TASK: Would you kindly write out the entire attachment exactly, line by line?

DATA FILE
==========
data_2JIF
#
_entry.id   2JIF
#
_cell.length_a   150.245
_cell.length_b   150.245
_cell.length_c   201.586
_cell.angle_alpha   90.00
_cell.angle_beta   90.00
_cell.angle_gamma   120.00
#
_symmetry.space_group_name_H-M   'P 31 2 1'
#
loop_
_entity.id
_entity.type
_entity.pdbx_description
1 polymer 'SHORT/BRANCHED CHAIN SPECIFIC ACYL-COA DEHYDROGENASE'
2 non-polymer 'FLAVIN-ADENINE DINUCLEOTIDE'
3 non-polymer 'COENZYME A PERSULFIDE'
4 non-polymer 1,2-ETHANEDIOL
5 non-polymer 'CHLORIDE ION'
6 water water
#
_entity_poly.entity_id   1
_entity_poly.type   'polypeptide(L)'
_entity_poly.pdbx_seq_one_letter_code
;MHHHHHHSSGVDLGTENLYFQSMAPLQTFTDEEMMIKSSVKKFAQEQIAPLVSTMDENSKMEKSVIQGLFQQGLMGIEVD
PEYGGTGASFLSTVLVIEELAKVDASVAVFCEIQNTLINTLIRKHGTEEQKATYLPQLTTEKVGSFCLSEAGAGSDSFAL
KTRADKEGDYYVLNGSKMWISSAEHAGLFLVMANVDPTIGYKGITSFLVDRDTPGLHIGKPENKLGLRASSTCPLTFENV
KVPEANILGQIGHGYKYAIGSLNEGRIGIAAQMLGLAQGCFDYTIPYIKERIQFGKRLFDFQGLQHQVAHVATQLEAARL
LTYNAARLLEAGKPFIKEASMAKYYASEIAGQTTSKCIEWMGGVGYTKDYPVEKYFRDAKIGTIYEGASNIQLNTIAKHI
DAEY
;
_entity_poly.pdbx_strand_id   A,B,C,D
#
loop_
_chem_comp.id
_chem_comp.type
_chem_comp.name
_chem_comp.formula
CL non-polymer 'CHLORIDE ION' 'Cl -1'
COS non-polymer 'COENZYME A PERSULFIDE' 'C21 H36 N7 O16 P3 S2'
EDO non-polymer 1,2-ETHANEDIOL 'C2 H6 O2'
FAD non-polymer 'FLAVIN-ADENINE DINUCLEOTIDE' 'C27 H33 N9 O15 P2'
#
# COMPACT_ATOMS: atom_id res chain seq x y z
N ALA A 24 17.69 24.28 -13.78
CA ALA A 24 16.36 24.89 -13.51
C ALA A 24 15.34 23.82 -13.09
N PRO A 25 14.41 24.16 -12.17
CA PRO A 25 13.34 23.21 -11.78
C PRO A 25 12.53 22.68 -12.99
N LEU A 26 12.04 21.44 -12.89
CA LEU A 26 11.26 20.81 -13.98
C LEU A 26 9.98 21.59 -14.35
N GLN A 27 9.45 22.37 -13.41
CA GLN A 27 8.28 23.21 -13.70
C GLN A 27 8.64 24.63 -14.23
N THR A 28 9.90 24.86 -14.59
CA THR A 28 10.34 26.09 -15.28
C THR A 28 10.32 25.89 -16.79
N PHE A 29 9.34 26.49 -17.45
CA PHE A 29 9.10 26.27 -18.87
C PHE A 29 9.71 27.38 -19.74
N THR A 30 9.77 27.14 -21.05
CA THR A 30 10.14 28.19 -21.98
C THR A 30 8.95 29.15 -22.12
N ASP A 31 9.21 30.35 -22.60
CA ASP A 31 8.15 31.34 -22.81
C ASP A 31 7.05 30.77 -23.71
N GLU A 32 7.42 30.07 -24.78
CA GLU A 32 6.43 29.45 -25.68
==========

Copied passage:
data_2JIF
#
_entry.id   2JIF
#
_cell.length_a   150.245
_cell.length_b   150.245
_cell.length_c   201.586
_cell.angle_alpha   90.00
_cell.angle_beta   90.00
_cell.angle_gamma   120.00
#
_symmetry.space_group_name_H-M   'P 31 2 1'
#
loop_
_entity.id
_entity.type
_entity.pdbx_description
1 polymer 'SHORT/BRANCHED CHAIN SPECIFIC ACYL-COA DEHYDROGENASE'
2 non-polymer 'FLAVIN-ADENINE DINUCLEOTIDE'
3 non-polymer 'COENZYME A PERSULFIDE'
4 non-polymer 1,2-ETHANEDIOL
5 non-polymer 'CHLORIDE ION'
6 water water
#
_entity_poly.entity_id   1
_entity_poly.type   'polypeptide(L)'
_entity_poly.pdbx_seq_one_letter_code
;MHHHHHHSSGVDLGTENLYFQSMAPLQTFTDEEMMIKSSVKKFAQEQIAPLVSTMDENSKMEKSVIQGLFQQGLMGIEVD
PEYGGTGASFLSTVLVIEELAKVDASVAVFCEIQNTLINTLIRKHGTEEQKATYLPQLTTEKVGSFCLSEAGAGSDSFAL
KTRADKEGDYYVLNGSKMWISSAEHAGLFLVMANVDPTIGYKGITSFLVDRDTPGLHIGKPENKLGLRASSTCPLTFENV
KVPEANILGQIGHGYKYAIGSLNEGRIGIAAQMLGLAQGCFDYTIPYIKERIQFGKRLFDFQGLQHQVAHVATQLEAARL
LTYNAARLLEAGKPFIKEASMAKYYASEIAGQTTSKCIEWMGGVGYTKDYPVEKYFRDAKIGTIYEGASNIQLNTIAKHI
DAEY
;
_entity_poly.pdbx_strand_id   A,B,C,D
#
loop_
_chem_comp.id
_chem_comp.type
_chem_comp.name
_chem_comp.formula
CL non-polymer 'CHLORIDE ION' 'Cl -1'
COS non-polymer 'COENZYME A PERSULFIDE' 'C21 H36 N7 O16 P3 S2'
EDO non-polymer 1,2-ETHANEDIOL 'C2 H6 O2'
FAD non-polymer 'FLAVIN-ADENINE DINUCLEOTIDE' 'C27 H33 N9 O15 P2'
#
# COMPACT_ATOMS: atom_id res chain seq x y z
N ALA A 24 17.69 24.28 -13.78
CA ALA A 24 16.36 24.89 -13.51
C ALA A 24 15.34 23.82 -13.09
N PRO A 25 14.41 24.16 -12.17
CA PRO A 25 13.34 23.21 -11.78
C PRO A 25 12.53 22.68 -12.99
N LEU A 26 12.04 21.44 -12.89
CA LEU A 26 11.26 20.81 -13.98
C LEU A 26 9.98 21.59 -14.35
N GLN A 27 9.45 22.37 -13.41
CA GLN A 27 8.28 23.21 -13.70
C GLN A 27 8.64 24.63 -14.23
N THR A 28 9.90 24.86 -14.59
CA THR A 28 10.34 26.09 -15.28
C THR A 28 10.32 25.89 -16.79
N PHE A 29 9.34 26.49 -17.45
CA PHE A 29 9.10 26.27 -18.87
C PHE A 29 9.71 27.38 -19.74
N THR A 30 9.77 27.14 -21.05
CA THR A 30 10.14 28.19 -21.98
C THR A 30 8.95 29.15 -22.12
N ASP A 31 9.21 30.35 -22.60
CA ASP A 31 8.15 31.34 -22.81
C ASP A 31 7.05 30.77 -23.71
N GLU A 32 7.42 30.07 -24.78
CA GLU A 32 6.43 29.45 -25.68